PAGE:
A Whole Lot to Know About the Land Owner Transparency Act #533
CATEGORY: Legally Speaking
TAGS: Land Owner Transparency Act Land Owner Transparency Registry LOTR
On November 30, 2020, the Land Owner Transparency Act1 (LOTA) came into effect, and with it, the Land Owner Transparency Registry (LOTR). Now, with every change in title to a property in British Columbia, a transparency declaration must be filed with the Land Title and Survey Authority of British Columbia (LTSA). Individuals acquiring an interest in land are responsible for completing the declaration. REALTORS® should be aware of these new requirements so they can advise clients to speak to a legal professional as needed. Legal professionals will assist clients with the required filings on all future property purchases.
On the transparency declaration, the transferee (i.e., the person or entity about to become the new registered owner) must declare if they are a reporting body. A reporting body is any one of the following:
- a relevant corporation;
- a trustee of a relevant trust; or
- a partner of a relevant partnership.
If the transferee is a reporting body, then a transparency report must also be filed. The type of information that must be included in the transparency report can include the following (depending on the type of reporting body): full names, citizenship of individuals, country of residence and address of principal residence, date of birth, social insurance number, tax number, last known address, the type of partnership, the address for the partnership, jurisdiction (laws) that governs the partnership, head office, and information about the settlor of a trust.2
Practically speaking, this means all properties owned by a company, or properties that are held in trust for another party under a trust (including a bare trust) or a partnership, are reporting bodies and therefore must file a transparency report to confirm who the interest holders of the corporation, the trust, or the partnership (as applicable) are. The Province introduced LOTR as part of its plan to address housing affordability in BC and “end hidden ownership.”
Here is an example of how LOTR works:
Pretend Holdings Ltd. purchases a property closing on December 18, 2020. The only shareholders of Pretend Holdings Ltd. are John Smith and Jane Smith. John and Jane each own 50% of the shares in Pretend Holdings Ltd.
On the closing date, before the transfer documents can be filed with the LTSA, a transparency declaration must be filed. Since a company is going on title to the property, the transparency declaration will confirm that the transferee, Pretend Holdings Ltd., is a reporting body since it is a relevant corporation. This means that a transparency report also needs to be filed. The transparency report will confirm who the interest holders of Pretend Holdings Ltd. are. A corporate interest holder is someone who owns 10% or more of the shares or voting shares in a relevant corporation. Therefore, in this example, the transparency report will disclose that John Smith and Jane Smith are the corporate interest holders.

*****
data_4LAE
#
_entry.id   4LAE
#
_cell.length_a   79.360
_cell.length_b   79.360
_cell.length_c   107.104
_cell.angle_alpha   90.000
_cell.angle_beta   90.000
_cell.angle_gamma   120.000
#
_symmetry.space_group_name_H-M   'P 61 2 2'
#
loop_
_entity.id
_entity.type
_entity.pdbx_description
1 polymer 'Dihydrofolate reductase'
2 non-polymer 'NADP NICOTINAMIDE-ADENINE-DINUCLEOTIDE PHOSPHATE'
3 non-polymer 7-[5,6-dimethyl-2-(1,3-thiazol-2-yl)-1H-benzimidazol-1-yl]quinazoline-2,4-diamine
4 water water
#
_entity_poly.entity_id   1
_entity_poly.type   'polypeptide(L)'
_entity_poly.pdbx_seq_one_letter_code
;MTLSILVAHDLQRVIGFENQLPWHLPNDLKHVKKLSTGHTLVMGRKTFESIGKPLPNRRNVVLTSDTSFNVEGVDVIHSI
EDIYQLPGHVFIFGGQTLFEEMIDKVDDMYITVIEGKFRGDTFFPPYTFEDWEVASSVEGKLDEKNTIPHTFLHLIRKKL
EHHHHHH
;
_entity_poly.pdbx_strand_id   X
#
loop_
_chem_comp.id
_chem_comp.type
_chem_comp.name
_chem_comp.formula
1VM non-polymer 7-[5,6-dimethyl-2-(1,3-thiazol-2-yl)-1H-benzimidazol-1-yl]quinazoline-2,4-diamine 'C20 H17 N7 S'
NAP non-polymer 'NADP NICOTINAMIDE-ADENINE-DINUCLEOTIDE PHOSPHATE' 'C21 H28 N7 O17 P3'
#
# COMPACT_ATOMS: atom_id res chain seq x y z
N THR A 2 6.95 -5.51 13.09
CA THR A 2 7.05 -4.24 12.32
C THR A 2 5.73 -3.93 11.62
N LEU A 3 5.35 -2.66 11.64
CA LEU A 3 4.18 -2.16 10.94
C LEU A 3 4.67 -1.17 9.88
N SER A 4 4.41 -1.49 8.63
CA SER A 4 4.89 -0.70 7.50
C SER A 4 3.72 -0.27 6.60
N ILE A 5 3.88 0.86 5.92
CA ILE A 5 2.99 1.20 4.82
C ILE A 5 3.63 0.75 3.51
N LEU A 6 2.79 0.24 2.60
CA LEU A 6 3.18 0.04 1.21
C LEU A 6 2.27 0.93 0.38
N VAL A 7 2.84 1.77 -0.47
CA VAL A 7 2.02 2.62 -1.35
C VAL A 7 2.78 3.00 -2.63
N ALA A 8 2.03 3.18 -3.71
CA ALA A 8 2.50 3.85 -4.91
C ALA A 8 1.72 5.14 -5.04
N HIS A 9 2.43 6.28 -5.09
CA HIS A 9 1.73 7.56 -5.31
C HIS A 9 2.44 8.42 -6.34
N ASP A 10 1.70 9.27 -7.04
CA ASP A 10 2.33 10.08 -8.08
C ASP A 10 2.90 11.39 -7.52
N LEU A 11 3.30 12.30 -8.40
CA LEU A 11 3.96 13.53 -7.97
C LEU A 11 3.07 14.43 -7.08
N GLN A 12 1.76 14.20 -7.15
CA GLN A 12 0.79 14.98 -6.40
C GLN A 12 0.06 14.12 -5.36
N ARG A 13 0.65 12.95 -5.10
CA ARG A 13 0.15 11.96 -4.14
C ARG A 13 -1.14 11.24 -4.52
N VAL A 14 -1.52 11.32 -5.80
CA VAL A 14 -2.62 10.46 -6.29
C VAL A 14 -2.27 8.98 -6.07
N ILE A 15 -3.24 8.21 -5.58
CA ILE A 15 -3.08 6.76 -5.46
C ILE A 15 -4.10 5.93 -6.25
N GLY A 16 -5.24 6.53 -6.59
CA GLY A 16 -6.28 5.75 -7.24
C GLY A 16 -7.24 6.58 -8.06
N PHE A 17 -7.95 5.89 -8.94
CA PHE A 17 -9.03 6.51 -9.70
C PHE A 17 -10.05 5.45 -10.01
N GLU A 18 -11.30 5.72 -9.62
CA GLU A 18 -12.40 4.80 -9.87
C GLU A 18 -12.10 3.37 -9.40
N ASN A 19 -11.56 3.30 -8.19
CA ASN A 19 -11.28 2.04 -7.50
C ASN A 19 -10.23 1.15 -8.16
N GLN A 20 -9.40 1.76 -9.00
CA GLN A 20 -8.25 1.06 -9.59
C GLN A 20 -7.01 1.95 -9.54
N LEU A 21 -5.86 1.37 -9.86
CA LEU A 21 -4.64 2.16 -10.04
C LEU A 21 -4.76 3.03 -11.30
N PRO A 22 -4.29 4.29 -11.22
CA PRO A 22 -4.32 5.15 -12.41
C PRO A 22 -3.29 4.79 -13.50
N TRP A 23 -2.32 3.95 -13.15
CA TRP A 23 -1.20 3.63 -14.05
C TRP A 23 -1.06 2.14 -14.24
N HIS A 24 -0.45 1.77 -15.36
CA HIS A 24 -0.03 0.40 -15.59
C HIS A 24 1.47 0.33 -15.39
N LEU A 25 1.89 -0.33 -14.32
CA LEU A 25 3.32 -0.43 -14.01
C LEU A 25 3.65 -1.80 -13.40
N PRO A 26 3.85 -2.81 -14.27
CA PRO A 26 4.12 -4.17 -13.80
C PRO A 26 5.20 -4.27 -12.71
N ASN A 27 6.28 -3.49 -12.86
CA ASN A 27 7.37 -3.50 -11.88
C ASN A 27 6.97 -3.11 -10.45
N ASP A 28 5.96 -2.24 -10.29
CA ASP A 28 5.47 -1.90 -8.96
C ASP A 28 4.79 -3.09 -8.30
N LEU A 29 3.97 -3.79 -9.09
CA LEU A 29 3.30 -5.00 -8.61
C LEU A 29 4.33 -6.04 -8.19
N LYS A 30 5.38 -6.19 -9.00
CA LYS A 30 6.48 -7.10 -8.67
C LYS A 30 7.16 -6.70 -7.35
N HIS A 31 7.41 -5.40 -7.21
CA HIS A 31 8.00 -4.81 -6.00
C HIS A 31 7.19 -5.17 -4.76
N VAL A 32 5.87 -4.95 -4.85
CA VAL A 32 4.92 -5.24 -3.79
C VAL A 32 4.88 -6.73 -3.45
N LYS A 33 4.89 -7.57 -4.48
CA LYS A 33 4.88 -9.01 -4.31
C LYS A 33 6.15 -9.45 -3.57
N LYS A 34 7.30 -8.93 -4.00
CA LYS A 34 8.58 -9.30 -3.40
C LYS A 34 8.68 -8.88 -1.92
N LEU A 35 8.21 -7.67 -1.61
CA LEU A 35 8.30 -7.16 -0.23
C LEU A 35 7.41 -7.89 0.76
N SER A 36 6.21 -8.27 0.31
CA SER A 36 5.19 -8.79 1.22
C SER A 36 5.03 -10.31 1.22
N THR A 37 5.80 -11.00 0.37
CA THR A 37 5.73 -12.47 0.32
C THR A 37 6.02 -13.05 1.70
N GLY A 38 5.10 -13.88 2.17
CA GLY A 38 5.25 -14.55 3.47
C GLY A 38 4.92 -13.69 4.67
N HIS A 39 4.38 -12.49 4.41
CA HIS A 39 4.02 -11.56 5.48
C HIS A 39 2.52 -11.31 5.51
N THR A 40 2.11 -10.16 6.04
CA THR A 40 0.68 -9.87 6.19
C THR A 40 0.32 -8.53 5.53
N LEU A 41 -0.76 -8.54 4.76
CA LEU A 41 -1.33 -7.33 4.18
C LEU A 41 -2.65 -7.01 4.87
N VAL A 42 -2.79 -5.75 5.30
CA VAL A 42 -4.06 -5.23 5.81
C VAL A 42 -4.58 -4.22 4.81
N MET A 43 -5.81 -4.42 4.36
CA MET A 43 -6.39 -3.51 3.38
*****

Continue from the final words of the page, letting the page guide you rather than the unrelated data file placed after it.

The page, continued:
All existing reporting bodies (where the transfer was filed prior to November 30, 2020) must file a transparency report by November 30, 2021, disclosing who the interest holders of the property are. Clients may wish to reach out to legal professionals for assistance with filing these reports.
Moving forward, if there is a change of interest holder, the reporting body must file a new transparency report, regardless of whether registered ownership changes or not. For example, using the fact pattern set out above, if Jane Smith were to sell her shares in Pretend Holdings Ltd. to John Doe, then Pretend Holdings Ltd. would need to file a new transparency report disclosing that Jane Smith ceased being an interest holder and that John Doe is now an interest holder in the property.
The registry will become publicly accessible beginning April 30, 2021. Similar to land title searches, a fee will be charged for all LOTR searches. According to the LOTR website, the search fees will be $5.00 per search.3 However, not all information filed with the registry will be available to the public, only primary information about interest holders. Secondary information including birth dates and social insurance numbers will only be accessible by those defined as a regulator, a taxing authority, or law enforcement.4
British Columbia has a new registry that records and discloses who the beneficial owners, or interest holders, of properties are. The registry will soon become publicly accessible. It is unclear at this time how the information noted in the registry will be used by the public, financial institutions, and the government.
Realtors need to be able to understand the basic principles of the LOTR and inform their clients as to what kinds of information will become publicly available through the registry. Realtors may also wish to help educate past clients who are reporting bodies, that they need to file a transparency report prior to November 30, 2021, for all existing properties that were acquired prior to November 30, 2020. If you believe your client is a reporting body, have them reach out to the legal representative to discuss LOTR filing and disclosure requirements. Note there are fines of up to $100,000 or 15% of the assessed value of the property, for offences, failure to file, or providing false or misleading information under LOTA.
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